(If you have Encarta on your computer you will be able to locate us.)
We've already been here for 2 months and although we have managed to get a few things done it seems that more has been added to our "to do" list than has been accomplished - and so time and the seasons pass all too quickly by!
Toni (LU2FFD Amateur radio friend) arranged a mooring for us at Club de Velas de Rosario and accompanied us on a tour of the various Customs Departments in the city of Rosario. When we re-entered Argentina during January 2007 from Paraguay, yacht Dalkiri was given an 8 month period of entry, due to expire in September. Hence our anxiety to talk to Customs (Aduana) about an extension, the alternative would mean a quick sail down the river to Uruguay. Thanks to Toni's help, an extension of 90 days was granted and we could breathe a sigh of relief.
Toni was also able to test a suspect battery and confirm that it neded replacing and that neither of our 2 marine antennas were working. When the old antenna cable was pulled out of the mast it more or less crumbled away and both antennas had suffered from corrosion. No wonder no one ever talked to us!
Again thanks to Toni we have toured many establishments supplying batteries, electronic components, cables etc. During one of these forays we purchased some LED lights and are delighted with the results. A single strip provides adequate salon light and a cluster glued together has become our new anchor light; as the current they draw is in milli-amps we won't have to worry about battery consumption.
Our 90 day tourist visa needed extending so we took another bus trip across the province of Entre Rios to the town of Colon on the Rio Uruguay. Both the Pilot and Tourist Guide refered to it as a Port - uuumm - the update should read: not for many years. No river ferries cross the river here, but a local bus crosses the road bridge twice a day. While waiting for this bus we had several hours to wander around this small town in the on/off drizzle. The two main streets are paved but all the others are dirt.
The border crossing was relatively quick, as the only foreigners (non-MercoSur) we were gathered along with everyone else. We all got off the bus and hung about, had our luggage poked at and then continued on to Paysandu in Uruguay. It poured with rain as we entered the town so it's hard to say what impression we received - other than wet. The choice was to over-night in "an industrial centre" or wait for the only other bus returning to Argentina, leaving in about one and half hours. We took the next bus. We crossed back into Argentina (90 day stamp in passport), stopped again in Colon and continued on to the next town Conception del Uruguay. Only about 20km further south and also on the Rio Uruguay, but not as close to the border bridge.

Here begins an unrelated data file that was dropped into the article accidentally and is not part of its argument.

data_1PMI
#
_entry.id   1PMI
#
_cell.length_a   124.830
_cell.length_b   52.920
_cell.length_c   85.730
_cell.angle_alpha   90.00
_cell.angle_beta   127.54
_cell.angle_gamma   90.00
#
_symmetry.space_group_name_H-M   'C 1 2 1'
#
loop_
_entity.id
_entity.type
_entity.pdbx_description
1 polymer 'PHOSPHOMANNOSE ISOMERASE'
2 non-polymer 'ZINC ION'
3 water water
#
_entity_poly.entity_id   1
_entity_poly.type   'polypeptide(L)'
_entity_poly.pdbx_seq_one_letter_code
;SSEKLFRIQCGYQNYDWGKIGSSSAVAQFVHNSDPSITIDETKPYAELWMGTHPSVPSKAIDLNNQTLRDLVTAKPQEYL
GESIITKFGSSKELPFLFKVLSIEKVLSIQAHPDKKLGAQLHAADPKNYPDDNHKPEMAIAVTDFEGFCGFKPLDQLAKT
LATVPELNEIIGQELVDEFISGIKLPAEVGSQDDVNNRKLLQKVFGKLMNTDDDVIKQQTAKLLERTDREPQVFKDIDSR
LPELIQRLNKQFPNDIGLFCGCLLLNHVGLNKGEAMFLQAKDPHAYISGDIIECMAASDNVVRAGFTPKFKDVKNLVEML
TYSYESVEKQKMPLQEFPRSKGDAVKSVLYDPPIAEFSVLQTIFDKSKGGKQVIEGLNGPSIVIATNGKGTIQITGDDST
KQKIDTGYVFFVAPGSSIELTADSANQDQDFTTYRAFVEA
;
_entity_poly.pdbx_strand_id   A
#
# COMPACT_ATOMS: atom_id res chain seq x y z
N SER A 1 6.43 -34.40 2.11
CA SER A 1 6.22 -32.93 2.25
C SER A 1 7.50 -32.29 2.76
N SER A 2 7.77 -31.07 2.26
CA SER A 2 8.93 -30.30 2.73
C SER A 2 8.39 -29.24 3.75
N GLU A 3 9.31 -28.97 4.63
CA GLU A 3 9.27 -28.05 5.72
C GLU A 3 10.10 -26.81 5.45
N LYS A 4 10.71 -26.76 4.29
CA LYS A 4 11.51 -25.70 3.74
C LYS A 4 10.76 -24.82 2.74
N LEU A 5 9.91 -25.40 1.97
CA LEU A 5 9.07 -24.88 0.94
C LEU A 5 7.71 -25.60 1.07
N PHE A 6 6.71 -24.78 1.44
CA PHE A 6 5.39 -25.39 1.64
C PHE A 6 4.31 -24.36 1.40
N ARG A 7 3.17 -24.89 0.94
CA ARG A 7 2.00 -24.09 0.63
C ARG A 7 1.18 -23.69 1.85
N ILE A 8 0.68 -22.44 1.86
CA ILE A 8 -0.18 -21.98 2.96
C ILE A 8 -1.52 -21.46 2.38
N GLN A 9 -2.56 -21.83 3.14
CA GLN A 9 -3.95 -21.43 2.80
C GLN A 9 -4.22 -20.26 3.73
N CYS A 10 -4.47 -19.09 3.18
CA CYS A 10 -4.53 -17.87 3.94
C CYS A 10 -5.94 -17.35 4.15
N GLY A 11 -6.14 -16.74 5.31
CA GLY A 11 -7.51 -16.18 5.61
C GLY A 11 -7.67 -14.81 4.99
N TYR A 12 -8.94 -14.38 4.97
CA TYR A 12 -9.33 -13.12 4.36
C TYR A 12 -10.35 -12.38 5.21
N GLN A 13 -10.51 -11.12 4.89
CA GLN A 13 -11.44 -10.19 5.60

The bus terminus was definitley the worst - our 4th in 24 hours - and while Heather remained with the back-pacs, Jess went looking for a hotel. Luckily there was a nice apartment hotel only one block away. Oh what a relief and blessing to find a gas heater and stove to help thaw us out. The rain poured down for most of the night with a lot of grumbling thunder and lightening, but we were safe and snug.
Our view of the the countryside was intermittant on our return trip. The bus heater it seems was either fully on or off, so either the windows were steamed up and we could see nothing or we were freezing and pulling our jackets more closely about us.
We arrived back in Rosario to a bus terminus jammed with people and luggage boarding 50 or more long distance buses- It was the beginning of a long weekend and Argentina was on the move. We were glad to be home on Dalkiri again.
We were invited to watch the Rugby World Cup game between Argentina and South Africa with some Argentine friends. Before the game we enjoyed a typical Argentine asado (BBQ) outside in the sunshine - enough to gladden any South African heart. As South Africa won, perhaps its just as well they fed us before the match! (We tried not to cheer too heartly.)
Note to Alf (and anyone else who might be interested) We do not know what is in mate tea, we are told its very healthy, has no stimulants and is a source of vitamins. We should explain that we have observed that Argentines do not like vegetables (big meat eaters) but they believe that mate is so beneficial, that they still enjoy a balanced diet!?
Personally we think its the culture of making and drinking thats important. The world pretty much stops at around 5pm when people gather in little bunches, thermas-flask gripped firmly in the crook of one arm, while the serious business of packing the leaves and adding the wter is seen to by the other hand. Jess really enjoys it, Heather keeps trying - if its really as good as they say, it would be the perfect provision to have onboard. (H is still going to hide chocolate onboard!)
We have made more new friends and our enjoying our stay in Rosario, but our extensions are running out (again!), so we will have to move along.
Take care, Love from us - Heather & Jess.
PS: You may remember that we mentioned that there was a spot of trouble regarding a border crossing between Uruguay and Argentine - when we crossed from Parana to Salta, about 6 months ago - well this week Uruguay closed its land border with Argentina. Lucky we crossed when we did! (They all get a bit miffy down here but it usually blows over.) Its all about a paper pulp factory.